October 17, 2013, 1:47 PM — The iPhone 5S Beats Other Phones in Speed Tests
Apple apparently knew what it was doing when it moved the iPhone to a 64-bit processor. The Daily Mail is reporting that the iPhone 5S beat phones by Samsung, HTC and LG in speed tests.
Researchers independently tested the processing speeds and performance of the latest phones from Apple, Samsung, HTC and LG. Processing speed determines how quickly the phones can open apps, play videos and games, multitask and more.
Apple's iPhone 5S came top of list, ahead of LG's G2 in second. Samsung's Galaxy S4 came third. HTC's One handset was fourth, ahead of the iPhone 5C. The Samsung Galaxy S4 Mini was fifth, while HTC's One Mini scored the lowest.
Image credit: Daily Mail
Ordinarily I'd take what the Daily Mail has to say with a huge grain of salt. However, there have been too many of these kinds of stories being reported for the results to be a fluke.
Facebook Advertisers Make More Money on iOS
Venture Beat has a rather shocking story about Facebook advertisements on iOS versus Android.
A study of more than 200 billion ads on Facebook says that mobile ads on iPhone generate 1,790 percent more return on investment than ads on Android. Even worse, advertising on Android actually costs more than it returns.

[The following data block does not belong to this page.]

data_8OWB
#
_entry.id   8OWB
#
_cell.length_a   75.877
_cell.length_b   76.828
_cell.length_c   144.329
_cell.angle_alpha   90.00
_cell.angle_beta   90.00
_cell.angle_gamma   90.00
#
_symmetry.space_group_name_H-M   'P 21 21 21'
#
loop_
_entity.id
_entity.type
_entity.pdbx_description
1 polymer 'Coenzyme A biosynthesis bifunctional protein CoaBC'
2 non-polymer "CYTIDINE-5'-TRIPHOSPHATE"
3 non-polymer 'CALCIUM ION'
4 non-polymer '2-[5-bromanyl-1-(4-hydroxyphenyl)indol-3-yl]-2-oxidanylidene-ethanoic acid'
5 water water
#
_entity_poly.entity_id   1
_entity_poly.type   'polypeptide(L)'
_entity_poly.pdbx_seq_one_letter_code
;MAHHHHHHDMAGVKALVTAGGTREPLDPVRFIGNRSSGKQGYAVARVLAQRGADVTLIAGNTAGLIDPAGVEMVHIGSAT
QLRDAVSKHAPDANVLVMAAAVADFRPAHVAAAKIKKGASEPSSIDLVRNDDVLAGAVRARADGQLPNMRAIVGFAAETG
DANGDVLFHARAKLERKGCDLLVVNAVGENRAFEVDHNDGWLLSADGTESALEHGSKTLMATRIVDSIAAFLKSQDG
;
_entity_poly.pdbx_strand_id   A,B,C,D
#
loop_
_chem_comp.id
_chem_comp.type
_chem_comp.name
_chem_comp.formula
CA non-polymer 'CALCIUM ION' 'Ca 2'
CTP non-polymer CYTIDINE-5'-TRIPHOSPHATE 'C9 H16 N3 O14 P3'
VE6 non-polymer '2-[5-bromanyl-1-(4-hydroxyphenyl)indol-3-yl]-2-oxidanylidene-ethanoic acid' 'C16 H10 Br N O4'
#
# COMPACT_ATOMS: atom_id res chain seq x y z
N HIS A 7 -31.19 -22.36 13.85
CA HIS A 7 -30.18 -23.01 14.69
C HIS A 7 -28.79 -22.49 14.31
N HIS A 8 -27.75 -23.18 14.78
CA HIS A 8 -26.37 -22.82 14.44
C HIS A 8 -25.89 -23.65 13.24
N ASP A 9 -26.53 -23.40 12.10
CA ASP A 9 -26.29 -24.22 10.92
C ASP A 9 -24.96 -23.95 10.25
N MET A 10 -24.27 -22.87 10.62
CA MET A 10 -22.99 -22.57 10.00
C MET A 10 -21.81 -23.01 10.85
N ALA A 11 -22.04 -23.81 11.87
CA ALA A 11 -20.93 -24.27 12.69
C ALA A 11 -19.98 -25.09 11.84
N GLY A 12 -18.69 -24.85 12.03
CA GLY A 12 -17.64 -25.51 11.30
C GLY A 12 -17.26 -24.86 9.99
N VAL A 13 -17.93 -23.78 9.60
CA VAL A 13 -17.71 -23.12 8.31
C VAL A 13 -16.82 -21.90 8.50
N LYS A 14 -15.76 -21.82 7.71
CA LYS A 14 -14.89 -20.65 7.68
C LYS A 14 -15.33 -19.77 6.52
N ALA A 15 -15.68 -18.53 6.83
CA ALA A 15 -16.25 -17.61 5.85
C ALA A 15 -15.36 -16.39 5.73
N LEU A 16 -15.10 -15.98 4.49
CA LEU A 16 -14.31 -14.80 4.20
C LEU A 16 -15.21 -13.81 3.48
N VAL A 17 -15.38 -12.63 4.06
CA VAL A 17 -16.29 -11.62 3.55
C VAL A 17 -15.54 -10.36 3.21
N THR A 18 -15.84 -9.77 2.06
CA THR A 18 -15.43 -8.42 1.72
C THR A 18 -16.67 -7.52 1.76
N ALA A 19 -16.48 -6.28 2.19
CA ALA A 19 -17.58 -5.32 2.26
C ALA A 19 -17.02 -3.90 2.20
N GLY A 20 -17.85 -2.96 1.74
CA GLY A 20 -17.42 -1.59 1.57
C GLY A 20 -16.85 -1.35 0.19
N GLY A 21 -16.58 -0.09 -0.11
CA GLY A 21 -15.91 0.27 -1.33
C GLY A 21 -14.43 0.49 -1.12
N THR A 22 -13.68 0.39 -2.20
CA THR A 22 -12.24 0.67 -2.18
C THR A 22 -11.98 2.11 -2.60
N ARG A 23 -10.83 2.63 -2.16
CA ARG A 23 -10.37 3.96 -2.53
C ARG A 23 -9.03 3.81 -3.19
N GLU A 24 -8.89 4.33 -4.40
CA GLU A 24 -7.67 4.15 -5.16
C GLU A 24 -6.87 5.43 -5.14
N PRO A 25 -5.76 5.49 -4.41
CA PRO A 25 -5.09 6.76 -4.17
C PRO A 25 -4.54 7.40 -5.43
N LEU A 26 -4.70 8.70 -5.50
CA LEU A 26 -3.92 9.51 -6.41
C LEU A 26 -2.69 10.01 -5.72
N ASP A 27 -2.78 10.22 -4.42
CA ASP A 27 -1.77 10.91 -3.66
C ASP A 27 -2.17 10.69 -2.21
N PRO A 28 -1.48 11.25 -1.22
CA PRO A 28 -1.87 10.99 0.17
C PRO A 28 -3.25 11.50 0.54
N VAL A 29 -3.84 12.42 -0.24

But it’s when the report focuses on mobile advertising that the really surprising numbers pop up.
“Retailers are realizing significantly greater return from audiences on iOS than audiences on Android,” the report says. “For the first three quarters of 2013, RPC [revenue per click] on iOS averaged 6.1 times higher than Android and ROI [return on investment] on iOS averaged 17.9 times higher than Android.”
Frankly, the numbers are shocking.
It’s not just that Android monetizes worse than iOS — it actually offers negative return on investment. In other words, while advertising on iOS brings retailer 162 percent more cash than they spend on the ads, advertising on Android returns 10 percent less than the cost of the ads.
Wow. That's quite a difference. Between that and the fragmentation problems faced by developers, I'd say that Android is in a pretty tough position to attract advertisers and developers. Market share doesn't mean much if you can't ultimately monetize it.
Pandora Worries About iTunes Radio
The executives at Pandora are worried about iTunes Radio, according to Apple Insider.
In a Monday interview, Pandora finance chief Mike Herring talked about the impact Apple's recently-released iTunes Radio will have on rival internet radio services and iTunes's effect on the wider music industry.
Pandora is right to be worried. I've been using iTunes Radio for a while now and it's great. The scary thing is that it's still very early for iTunes Radio. I expect Apple to be tweaking and improving the service greatly in the days to come.
What's your take on all this? Tell me in the comments below.